I love creating photobooks. It’s the best end-product to the photos compiled into meaningful sequences.
I also like to capture images reflecting the real person – in another word, journalistic. See, anyone who puts on make-up and styles the hair and wears nice clothes will look good in pictures. The challenge is therefore to capture them in their natural self, presenting the ‘photographee’ in his/her true personality.
Glamour shots are perfectly fine as it presents the person in a beautiful light, just like how a bride wants to look her best on her wedding day. But as a photographer, I feel a greater sense of achievement and satisfaction when I am able to present beautiful images of the person I photograph in every day settings – by being him/herself.
That’s why I embarked myself in wedding day photography before other genres.
Weeks back in end-April, I did a photoshoot with Madeleine. She is probably one of the hottest models in the local photographic community, ClubSNAP, as she is one of the few freelance models that accepts lingerie, bikini, and semi-nude assignments. Some even believed that all the photo assignments she took are in those categories.
So, against all fashion, I decided to do a photo shoot of her properly clothed.
In true journalistic fashion, we talked about what kind of stories she (the subject) wanted to do. Being a professional-minded model, her standard answer was obviously “do what I (the photographer) want to do”. But I wanted to change her mindset, and it didn’t take long to uncover her interests. So we decided to do, among many things, a shoot of all her favourite tortoise soft-toys, the “Kuma Kuma”, and her cello, which she stopped learning for many years.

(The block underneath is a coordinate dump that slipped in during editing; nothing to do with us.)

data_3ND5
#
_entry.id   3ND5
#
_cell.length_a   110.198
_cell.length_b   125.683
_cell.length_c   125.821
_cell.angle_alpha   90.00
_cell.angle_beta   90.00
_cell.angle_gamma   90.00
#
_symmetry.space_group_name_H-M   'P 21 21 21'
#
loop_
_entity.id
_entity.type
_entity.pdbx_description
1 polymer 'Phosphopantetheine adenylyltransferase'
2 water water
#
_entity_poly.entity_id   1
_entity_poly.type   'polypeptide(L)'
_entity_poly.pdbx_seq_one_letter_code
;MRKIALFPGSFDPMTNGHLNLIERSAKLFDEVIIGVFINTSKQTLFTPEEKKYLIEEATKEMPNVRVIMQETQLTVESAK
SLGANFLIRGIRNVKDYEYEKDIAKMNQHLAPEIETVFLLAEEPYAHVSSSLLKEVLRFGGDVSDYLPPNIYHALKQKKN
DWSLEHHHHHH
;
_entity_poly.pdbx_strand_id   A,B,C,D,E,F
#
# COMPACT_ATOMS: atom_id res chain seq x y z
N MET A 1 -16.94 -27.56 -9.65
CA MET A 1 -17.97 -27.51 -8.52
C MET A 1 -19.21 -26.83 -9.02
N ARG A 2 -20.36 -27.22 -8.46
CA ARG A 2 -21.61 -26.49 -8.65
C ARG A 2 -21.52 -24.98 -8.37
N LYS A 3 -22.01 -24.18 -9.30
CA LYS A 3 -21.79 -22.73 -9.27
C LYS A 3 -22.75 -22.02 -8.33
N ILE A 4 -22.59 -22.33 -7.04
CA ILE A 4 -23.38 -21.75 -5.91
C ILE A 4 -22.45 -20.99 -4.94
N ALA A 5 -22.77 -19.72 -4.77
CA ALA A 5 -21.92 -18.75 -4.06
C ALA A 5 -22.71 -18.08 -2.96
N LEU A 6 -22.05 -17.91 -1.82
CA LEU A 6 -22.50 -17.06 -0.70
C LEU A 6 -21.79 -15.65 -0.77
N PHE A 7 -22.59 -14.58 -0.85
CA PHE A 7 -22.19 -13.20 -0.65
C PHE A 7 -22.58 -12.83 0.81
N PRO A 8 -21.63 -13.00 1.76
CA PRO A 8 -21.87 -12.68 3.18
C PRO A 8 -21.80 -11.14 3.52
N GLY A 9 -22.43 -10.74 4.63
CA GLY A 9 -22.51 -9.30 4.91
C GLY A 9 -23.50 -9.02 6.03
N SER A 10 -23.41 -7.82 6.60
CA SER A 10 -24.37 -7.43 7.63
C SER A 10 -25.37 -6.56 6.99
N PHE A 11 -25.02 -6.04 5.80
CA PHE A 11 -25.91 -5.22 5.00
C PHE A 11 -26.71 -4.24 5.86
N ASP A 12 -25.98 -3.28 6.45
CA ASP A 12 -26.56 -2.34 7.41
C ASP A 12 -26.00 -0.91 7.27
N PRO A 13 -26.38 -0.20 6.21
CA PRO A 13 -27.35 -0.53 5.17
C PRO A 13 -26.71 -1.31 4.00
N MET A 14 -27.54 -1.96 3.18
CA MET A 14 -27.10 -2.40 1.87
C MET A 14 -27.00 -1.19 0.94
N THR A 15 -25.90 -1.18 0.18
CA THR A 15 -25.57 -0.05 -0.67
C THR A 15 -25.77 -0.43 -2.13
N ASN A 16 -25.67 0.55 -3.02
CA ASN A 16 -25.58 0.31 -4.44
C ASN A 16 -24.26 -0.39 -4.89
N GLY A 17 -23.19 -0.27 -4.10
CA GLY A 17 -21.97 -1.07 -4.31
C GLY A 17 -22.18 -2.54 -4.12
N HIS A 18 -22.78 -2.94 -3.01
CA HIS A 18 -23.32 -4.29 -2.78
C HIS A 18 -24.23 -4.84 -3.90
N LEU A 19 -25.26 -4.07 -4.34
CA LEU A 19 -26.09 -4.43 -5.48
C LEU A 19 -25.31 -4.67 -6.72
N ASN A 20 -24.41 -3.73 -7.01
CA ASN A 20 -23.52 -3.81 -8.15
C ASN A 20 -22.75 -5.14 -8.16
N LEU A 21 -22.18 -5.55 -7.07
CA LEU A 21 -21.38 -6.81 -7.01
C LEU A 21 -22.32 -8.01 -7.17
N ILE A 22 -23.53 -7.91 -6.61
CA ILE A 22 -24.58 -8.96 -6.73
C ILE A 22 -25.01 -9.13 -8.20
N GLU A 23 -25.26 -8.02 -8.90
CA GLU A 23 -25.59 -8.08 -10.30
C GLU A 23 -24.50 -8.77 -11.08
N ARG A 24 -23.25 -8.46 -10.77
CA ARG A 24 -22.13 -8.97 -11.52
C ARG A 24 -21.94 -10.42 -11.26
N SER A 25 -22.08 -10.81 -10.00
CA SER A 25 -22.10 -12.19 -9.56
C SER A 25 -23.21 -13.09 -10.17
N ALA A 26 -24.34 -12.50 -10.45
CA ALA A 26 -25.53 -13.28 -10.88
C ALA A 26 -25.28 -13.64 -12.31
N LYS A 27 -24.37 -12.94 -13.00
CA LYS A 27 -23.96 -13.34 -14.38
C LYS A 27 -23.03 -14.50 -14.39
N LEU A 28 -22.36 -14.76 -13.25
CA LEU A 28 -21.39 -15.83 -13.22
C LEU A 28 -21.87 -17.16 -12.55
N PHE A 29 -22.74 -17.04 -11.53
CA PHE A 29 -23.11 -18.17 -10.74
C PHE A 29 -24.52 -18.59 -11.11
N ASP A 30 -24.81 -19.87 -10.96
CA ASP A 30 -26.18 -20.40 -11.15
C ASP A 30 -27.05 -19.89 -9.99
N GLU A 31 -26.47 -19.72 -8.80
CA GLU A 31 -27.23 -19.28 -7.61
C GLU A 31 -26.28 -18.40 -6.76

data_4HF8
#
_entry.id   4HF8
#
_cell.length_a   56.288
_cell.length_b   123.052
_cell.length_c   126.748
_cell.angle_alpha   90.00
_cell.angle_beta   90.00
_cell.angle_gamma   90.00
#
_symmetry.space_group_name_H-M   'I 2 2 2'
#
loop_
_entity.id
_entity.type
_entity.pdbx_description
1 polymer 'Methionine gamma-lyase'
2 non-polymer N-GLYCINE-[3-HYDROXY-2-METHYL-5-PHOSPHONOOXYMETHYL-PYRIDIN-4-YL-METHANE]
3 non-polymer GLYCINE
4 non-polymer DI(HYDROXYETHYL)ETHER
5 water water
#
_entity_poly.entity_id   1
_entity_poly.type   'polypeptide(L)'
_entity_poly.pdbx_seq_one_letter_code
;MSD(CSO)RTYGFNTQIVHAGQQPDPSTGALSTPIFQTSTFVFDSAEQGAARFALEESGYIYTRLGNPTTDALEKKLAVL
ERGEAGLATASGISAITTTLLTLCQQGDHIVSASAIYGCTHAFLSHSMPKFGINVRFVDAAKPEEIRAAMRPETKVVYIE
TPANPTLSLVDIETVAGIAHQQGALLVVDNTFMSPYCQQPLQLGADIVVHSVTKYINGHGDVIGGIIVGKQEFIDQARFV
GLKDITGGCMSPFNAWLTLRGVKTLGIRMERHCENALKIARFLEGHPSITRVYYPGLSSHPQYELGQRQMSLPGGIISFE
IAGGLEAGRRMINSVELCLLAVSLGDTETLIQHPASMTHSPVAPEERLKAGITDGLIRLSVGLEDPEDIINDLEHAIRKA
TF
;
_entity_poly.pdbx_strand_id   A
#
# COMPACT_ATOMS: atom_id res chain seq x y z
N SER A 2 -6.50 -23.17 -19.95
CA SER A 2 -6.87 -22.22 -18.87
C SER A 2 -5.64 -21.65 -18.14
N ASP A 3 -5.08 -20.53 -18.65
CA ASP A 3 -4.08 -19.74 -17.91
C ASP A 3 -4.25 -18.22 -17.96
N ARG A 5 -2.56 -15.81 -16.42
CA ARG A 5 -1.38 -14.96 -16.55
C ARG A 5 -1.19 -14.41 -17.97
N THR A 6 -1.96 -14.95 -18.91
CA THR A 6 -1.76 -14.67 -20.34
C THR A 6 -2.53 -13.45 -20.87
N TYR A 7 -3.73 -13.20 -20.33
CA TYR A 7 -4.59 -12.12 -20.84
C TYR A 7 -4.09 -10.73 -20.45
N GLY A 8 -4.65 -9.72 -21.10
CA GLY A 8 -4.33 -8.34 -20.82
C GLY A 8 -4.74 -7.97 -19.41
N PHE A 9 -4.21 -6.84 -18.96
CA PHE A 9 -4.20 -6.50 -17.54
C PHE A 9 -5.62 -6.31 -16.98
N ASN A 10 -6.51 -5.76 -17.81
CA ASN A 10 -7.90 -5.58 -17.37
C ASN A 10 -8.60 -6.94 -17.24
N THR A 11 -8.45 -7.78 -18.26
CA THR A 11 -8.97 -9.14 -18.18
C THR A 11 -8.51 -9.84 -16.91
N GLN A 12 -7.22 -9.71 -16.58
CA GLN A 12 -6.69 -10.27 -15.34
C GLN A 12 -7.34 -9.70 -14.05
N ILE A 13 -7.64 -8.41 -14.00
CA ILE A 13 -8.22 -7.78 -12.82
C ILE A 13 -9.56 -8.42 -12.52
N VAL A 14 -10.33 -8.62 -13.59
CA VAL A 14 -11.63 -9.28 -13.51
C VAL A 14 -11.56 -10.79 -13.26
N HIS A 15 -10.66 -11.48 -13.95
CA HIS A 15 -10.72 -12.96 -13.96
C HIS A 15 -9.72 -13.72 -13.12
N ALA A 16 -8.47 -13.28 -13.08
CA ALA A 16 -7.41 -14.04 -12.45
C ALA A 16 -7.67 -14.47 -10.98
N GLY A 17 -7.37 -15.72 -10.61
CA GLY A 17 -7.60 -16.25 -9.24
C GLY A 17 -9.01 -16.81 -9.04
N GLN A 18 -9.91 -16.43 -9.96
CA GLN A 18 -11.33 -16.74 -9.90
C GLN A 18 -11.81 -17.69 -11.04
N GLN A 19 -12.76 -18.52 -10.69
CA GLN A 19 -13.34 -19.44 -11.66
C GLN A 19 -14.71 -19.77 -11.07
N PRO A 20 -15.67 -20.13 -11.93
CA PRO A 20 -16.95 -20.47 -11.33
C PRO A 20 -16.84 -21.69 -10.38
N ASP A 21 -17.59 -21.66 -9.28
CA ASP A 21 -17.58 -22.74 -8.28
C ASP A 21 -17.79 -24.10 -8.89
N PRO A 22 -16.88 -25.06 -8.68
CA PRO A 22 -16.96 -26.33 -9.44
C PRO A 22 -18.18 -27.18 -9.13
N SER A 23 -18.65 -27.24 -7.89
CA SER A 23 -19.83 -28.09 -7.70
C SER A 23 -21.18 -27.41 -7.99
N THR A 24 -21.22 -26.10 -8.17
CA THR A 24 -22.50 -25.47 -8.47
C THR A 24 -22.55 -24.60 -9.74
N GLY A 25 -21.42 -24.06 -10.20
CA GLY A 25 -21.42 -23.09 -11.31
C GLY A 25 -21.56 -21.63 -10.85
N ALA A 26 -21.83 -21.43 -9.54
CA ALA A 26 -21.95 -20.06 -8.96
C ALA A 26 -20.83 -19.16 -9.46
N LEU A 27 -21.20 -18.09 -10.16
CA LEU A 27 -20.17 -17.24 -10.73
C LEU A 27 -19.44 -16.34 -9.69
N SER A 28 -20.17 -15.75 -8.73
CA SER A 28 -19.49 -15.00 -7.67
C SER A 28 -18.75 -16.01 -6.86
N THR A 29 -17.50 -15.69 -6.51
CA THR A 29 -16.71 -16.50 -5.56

We had discussed about the shoot for months and waiting for the right time to execute the shoot. On the day of the shoot, she told me she couldn’t get back her cello as it was at her friend’s house and he was not contactable. So I decided to substitute for my violin instead, not exactly representative of ‘her’ but afterall it’s a portfolio shoot, so we went along with that.
The 40-page photobook can be viewed here online. Here’s some image excerpts.
The day before I did the shoot for Madeleine, I did a shoot for a ballet-teacher, Audrey. The RAD exams of her students just ended and I was the exam pianist. So after the exams I arranged to use the dance studio for a photoshoot. Initially, we were given the whole afternoon to shoot, but later the senior teacher told us that someone would be using the room, and so we only had less than an hour to do the studio shoot. So I quickly grabbed as many shots as I could and did the rest of the shoot outdoors. The entire photobook can be viewed at this link.
That afternoon after Madeleine’s shoot, I did a studio photoshoot for her sister’s children (In short, in the spam of 2 days, I did 3 sets of photoshoot). This is the second time I did a shoot of children, and so I already know what to expect. As this is a paid client shoot, I am not supposed to share the photos extensively, but since this image is also posted on Madeleine’s blog, there is no harm sharing here.
Aren’t they beautiful. The boy was extremely shy throughout the photo session and refused to take many photos of himself. The girl, however, is totally at ease and volunteered many poses. Takes after her aunt Maddie.